skip to content

Study Abroad Re-entry Resources

Welcome back!


As difficult as it is to adapt to an entirely new culture, it can be just as challenging to return home after being away for any period of time. When you return, you may find you aren't the only one who has changed during your absence. Friends and family may be interested in stories or photos for a while, but "really don't understand." It may be difficult to express your feelings in words. Remember that many people may have difficulty relating to what you are saying because it hasn't been a part of their experience.


While adjusting to life back home, take advantage of the opportunity to
:
• share your overseas experience with others who also studied abroad
• ask study abroad advisors questions about grades, transcripts and financial aid
• gain tips on easing the process of re-entry shock
• find out how to keep your international experience alive at UWM
• learn how to market your study abroad experience on your resume
• discover the possibility of an international career


To help keep your international experience alive:
• Work or volunteer in the CIE Study Abroad office.
    - Offer to participate as a returnee student during a site-specific orientation
    - Volunteer to become a buddy for incoming international exchange students
    - Share photos and blogs with the CIE Study Abroad office.

• Join Internationally Focused Student Organizations such as the Global Student Alliance. Sponsored by the CIE, GSA is a student organization devoted to breaking down barriers to cross-cultural communication and bringing U.S. and international students together. More information on Internationally Focused Student Organizations can be found here.

 • Get involved in International Activities on campus! 

• Write about your experience abroad: Submit an article and photos for the Center for International Education's biannual Global Currents bulletin (contact the study abroad office for more information). Alternatively, consider writing an overview of your experience for Abroad View Magazine.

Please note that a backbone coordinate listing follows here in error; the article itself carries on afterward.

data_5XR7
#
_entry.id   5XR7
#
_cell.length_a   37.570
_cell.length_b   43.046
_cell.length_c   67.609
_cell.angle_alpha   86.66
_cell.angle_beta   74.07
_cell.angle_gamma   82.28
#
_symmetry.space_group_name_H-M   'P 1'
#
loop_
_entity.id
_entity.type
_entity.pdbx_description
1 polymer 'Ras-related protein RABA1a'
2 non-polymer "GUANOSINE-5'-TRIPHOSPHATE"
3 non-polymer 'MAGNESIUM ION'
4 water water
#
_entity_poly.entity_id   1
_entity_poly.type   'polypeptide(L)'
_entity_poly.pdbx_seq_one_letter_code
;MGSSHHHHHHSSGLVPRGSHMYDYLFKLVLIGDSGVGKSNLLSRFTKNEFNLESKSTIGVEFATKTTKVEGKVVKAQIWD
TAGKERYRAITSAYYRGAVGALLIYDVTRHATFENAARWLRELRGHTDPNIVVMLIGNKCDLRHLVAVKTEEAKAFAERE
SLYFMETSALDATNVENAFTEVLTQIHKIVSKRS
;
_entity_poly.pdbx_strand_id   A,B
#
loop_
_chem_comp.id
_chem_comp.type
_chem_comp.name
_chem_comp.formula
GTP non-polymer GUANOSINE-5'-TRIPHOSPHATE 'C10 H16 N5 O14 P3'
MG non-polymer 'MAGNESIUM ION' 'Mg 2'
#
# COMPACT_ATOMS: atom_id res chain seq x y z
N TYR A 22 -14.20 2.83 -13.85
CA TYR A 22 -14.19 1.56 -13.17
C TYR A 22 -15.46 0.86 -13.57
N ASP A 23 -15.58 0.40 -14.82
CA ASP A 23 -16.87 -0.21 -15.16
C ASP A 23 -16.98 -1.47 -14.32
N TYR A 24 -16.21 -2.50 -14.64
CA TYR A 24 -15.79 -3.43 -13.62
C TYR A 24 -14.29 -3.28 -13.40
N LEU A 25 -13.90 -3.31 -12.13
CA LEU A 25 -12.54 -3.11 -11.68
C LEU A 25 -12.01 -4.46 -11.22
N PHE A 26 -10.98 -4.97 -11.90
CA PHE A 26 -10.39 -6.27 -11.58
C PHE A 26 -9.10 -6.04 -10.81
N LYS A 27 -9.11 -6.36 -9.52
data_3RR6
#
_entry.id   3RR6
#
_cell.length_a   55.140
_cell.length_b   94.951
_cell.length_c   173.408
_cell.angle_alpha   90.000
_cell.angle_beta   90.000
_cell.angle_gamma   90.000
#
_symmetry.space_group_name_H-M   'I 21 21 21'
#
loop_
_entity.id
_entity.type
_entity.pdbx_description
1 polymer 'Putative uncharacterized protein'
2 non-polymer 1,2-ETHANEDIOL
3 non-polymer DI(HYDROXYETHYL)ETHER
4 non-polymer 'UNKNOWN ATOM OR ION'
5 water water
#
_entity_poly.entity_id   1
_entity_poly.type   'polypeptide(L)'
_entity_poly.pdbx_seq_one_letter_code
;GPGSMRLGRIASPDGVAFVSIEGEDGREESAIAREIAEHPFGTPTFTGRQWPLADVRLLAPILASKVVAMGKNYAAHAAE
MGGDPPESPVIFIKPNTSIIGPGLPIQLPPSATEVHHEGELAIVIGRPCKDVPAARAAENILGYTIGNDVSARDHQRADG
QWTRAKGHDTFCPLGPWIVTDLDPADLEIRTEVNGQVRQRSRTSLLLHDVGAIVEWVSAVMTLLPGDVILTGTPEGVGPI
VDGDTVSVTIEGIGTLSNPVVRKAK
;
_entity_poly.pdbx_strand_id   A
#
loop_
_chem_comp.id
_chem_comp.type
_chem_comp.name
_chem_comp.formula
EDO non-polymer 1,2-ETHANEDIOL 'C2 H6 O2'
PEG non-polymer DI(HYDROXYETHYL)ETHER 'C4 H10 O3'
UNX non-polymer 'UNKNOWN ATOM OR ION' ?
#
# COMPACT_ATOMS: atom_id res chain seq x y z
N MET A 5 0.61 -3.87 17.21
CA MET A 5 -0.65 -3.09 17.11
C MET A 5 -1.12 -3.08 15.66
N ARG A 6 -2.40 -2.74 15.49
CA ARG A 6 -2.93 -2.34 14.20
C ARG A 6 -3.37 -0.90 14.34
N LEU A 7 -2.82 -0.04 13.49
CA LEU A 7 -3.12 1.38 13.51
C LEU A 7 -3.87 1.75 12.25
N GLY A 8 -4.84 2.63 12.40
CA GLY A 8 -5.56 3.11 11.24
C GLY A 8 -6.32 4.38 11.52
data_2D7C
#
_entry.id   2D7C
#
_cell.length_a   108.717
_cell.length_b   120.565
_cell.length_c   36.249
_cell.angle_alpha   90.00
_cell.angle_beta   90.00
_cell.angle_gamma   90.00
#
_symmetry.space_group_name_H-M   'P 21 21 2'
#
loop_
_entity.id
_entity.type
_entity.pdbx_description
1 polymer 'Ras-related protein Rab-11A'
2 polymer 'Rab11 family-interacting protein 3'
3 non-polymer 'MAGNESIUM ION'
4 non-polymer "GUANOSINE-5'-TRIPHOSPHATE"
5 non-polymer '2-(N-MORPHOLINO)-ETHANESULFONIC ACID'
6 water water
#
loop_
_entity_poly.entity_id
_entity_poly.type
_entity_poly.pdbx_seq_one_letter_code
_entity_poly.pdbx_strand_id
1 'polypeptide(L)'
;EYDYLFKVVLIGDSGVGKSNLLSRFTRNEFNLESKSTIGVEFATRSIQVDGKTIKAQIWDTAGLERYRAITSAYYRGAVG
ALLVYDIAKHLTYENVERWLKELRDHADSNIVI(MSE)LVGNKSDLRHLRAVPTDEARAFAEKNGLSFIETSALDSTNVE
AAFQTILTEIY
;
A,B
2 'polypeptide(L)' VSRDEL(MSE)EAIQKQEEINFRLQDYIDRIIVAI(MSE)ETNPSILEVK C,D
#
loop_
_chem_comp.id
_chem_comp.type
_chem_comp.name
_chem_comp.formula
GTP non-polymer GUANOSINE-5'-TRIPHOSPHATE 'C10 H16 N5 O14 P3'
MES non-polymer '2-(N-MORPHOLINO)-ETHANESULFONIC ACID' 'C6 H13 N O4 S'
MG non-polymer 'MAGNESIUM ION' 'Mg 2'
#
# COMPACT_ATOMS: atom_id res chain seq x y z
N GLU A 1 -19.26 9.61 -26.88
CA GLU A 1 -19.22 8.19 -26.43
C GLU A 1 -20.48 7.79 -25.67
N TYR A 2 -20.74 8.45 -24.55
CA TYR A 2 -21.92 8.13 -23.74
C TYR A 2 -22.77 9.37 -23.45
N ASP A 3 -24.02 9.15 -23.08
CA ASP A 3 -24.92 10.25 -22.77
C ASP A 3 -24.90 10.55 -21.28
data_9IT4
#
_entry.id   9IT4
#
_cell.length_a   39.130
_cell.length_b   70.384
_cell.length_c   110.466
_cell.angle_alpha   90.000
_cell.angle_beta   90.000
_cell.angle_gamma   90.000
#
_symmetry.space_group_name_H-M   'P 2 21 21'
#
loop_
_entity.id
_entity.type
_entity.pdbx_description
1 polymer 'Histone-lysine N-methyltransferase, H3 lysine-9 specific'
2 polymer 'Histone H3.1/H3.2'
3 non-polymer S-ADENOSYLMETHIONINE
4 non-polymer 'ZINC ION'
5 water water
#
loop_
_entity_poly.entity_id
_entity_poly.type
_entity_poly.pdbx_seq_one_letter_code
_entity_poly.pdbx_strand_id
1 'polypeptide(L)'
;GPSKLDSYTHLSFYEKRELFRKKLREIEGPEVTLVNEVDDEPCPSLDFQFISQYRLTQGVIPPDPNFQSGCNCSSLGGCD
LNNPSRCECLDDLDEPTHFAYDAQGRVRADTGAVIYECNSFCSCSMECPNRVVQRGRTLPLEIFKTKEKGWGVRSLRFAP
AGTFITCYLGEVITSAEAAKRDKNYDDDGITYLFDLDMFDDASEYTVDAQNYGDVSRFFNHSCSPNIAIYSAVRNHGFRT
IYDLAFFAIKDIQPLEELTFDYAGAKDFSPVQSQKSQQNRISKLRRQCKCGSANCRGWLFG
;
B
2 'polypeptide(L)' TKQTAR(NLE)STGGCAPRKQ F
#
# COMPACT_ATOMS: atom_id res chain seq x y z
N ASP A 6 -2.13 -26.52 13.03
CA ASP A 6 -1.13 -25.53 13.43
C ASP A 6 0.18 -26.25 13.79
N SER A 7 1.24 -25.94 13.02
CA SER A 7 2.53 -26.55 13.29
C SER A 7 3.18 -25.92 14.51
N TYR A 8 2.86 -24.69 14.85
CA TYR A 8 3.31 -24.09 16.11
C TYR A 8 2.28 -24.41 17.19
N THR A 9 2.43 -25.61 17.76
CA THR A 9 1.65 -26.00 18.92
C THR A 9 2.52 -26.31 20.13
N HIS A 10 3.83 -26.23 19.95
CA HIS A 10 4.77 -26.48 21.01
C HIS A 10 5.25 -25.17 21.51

• Add studying abroad to your resume--visit the UWM Career Development Center for help with cover letters, resume writing and interview practice.

• Attend public programs organized by CIE's Institute of World Affairs.

 

Further Suggestions:
• Give your body and mind some time to adjust.
• Take some time to think about how you have changed and how your experiences abroad have contributed to the new you.
• Question yourself about which experiences and people have affected those changes.
• Contemplate how studying abroad has influenced your life goals, especially now that you're home.
• Keep journals of your thoughts and feelings during and after your trips.
• Try small discussion groups with students and the study abroad staff about personal changes they experienced after studying abroad.
• Get involved with the international community in your area to find activities that enable you to explore different cultures.
• Keep up your language skills through courses, foreign films, and periodicals.
• Correspond with friends abroad in each other's languages.
• Share your emotions and feelings about re-adjusting to home life with your family so they can better understand what you are feeling.
• Organize your pictures, videos, and other memorabilia as soon as possible. This will make it easier for you to share your overseas activities with your family.
• Be open to questions and comments and try to be patient if, at first, your family doesn't quite understand.